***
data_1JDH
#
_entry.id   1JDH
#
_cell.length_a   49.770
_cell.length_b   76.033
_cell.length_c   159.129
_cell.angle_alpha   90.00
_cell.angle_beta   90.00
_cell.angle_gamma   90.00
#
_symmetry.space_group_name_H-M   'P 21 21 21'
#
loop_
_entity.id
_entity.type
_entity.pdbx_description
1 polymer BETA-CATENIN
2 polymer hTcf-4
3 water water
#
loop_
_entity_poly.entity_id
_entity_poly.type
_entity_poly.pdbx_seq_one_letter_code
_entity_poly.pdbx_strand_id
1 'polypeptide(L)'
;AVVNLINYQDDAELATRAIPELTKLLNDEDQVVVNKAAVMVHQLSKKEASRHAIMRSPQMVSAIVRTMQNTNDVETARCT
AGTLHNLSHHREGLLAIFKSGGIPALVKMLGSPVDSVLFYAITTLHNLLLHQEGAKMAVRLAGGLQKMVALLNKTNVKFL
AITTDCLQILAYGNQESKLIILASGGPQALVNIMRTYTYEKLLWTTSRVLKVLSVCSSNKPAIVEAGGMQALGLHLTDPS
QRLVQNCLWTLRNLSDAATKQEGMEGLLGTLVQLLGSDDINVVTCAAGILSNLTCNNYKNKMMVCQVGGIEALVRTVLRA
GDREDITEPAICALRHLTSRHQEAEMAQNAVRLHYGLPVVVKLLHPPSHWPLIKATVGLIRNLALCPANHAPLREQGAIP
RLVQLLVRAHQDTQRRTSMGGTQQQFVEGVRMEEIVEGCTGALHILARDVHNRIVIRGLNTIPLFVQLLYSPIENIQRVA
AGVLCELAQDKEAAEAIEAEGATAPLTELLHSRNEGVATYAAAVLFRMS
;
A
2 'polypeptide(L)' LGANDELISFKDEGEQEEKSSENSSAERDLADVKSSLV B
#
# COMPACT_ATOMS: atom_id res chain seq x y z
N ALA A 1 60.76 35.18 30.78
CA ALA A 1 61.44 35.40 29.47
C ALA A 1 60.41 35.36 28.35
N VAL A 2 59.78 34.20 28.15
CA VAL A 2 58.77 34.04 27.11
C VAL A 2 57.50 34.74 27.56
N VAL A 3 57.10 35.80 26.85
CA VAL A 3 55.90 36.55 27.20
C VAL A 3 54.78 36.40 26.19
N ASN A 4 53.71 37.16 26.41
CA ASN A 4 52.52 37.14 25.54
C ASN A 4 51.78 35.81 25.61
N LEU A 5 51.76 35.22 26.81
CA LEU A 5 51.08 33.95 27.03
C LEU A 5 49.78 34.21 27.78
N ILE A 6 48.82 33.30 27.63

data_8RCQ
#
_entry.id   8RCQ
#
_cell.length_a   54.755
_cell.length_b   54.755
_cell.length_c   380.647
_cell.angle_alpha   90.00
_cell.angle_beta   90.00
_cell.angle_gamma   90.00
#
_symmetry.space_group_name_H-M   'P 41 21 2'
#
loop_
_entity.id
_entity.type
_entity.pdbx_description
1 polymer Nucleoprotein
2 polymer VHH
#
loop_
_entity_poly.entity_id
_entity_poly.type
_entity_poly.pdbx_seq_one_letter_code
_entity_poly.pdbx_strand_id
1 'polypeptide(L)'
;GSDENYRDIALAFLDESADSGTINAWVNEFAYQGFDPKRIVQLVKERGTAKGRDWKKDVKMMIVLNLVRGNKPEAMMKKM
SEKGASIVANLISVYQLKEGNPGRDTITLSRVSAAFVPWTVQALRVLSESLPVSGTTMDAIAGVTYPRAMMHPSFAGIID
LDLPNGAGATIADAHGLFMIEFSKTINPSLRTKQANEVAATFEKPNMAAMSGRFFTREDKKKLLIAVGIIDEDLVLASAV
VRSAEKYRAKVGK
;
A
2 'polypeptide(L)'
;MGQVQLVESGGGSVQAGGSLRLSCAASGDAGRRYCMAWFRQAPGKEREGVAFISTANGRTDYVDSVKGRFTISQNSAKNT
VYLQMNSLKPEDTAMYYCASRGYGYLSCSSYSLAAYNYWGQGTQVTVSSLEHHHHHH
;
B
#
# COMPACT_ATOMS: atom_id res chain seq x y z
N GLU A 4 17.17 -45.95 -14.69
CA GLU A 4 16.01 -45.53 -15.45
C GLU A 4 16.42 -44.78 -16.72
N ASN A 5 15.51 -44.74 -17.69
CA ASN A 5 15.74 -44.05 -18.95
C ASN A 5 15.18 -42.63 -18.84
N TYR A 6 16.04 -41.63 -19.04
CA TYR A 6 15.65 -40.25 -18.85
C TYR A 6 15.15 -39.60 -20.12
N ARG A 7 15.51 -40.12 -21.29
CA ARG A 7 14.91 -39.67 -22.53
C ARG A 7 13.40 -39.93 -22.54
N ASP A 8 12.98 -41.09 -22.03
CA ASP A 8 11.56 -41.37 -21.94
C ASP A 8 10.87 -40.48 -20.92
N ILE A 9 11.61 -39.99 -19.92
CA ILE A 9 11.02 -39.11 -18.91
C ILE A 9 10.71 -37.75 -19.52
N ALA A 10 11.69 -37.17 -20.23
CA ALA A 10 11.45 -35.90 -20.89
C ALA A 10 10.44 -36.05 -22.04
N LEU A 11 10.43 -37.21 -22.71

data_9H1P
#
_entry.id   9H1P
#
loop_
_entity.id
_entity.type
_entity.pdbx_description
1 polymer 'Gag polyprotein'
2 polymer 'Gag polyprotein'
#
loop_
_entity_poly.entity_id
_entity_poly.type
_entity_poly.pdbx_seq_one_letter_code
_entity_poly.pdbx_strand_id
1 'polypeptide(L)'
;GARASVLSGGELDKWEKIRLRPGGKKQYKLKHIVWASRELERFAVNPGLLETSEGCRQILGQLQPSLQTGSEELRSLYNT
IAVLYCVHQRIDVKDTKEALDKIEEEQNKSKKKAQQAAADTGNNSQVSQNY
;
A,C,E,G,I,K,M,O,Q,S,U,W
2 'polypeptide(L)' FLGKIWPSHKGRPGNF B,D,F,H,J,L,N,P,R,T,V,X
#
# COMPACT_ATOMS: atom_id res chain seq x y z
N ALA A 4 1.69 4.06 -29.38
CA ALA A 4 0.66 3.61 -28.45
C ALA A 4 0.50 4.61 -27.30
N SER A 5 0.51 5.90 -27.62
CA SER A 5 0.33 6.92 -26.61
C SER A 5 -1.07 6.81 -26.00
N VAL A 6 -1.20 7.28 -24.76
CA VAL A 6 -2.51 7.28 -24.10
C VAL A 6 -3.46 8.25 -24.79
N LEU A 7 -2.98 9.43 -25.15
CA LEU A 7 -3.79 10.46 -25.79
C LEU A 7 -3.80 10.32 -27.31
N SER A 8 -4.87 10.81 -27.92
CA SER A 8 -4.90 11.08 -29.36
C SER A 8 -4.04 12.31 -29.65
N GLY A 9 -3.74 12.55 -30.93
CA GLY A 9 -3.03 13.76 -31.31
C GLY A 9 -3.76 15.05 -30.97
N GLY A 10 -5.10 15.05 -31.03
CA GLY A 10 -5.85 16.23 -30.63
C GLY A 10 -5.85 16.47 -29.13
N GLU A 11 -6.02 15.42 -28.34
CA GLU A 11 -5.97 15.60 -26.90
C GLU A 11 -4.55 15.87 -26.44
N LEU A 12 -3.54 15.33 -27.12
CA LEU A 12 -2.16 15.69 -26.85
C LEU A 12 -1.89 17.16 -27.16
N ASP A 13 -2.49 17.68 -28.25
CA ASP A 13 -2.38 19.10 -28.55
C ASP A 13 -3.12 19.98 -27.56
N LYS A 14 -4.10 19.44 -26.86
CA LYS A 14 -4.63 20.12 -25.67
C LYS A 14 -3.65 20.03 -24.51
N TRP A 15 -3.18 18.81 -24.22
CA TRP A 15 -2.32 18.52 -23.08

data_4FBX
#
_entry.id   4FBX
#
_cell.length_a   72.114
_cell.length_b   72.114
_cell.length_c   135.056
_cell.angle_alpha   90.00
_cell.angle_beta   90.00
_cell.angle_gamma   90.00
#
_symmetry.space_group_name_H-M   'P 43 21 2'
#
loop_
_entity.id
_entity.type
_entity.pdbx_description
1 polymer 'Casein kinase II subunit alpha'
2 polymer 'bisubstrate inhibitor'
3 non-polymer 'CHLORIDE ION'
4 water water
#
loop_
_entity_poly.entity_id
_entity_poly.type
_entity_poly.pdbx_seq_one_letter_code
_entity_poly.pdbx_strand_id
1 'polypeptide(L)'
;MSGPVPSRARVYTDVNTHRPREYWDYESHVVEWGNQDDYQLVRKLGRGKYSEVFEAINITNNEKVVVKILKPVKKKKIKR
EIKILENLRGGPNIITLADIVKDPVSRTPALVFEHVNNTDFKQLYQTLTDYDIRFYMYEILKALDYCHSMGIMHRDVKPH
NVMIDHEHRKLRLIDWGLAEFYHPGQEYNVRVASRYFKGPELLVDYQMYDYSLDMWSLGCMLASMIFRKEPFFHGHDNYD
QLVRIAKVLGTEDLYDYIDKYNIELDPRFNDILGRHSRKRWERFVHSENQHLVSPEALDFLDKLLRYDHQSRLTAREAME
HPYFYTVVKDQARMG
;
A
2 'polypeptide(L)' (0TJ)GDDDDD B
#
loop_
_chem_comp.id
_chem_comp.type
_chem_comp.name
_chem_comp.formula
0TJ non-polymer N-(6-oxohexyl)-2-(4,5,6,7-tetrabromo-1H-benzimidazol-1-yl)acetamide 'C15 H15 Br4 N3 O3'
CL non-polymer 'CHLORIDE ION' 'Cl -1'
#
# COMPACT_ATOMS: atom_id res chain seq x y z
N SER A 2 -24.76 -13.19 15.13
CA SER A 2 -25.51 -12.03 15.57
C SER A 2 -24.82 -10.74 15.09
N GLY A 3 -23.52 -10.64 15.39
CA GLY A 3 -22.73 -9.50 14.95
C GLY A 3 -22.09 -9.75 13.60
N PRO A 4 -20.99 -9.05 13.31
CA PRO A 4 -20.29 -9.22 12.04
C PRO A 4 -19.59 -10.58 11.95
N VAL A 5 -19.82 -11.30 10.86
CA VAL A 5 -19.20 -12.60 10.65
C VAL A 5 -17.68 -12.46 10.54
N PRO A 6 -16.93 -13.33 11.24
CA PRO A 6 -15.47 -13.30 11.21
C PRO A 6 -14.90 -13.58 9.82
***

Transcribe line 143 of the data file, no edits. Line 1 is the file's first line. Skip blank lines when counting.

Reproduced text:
C ALA A 4 0.50 4.61 -27.30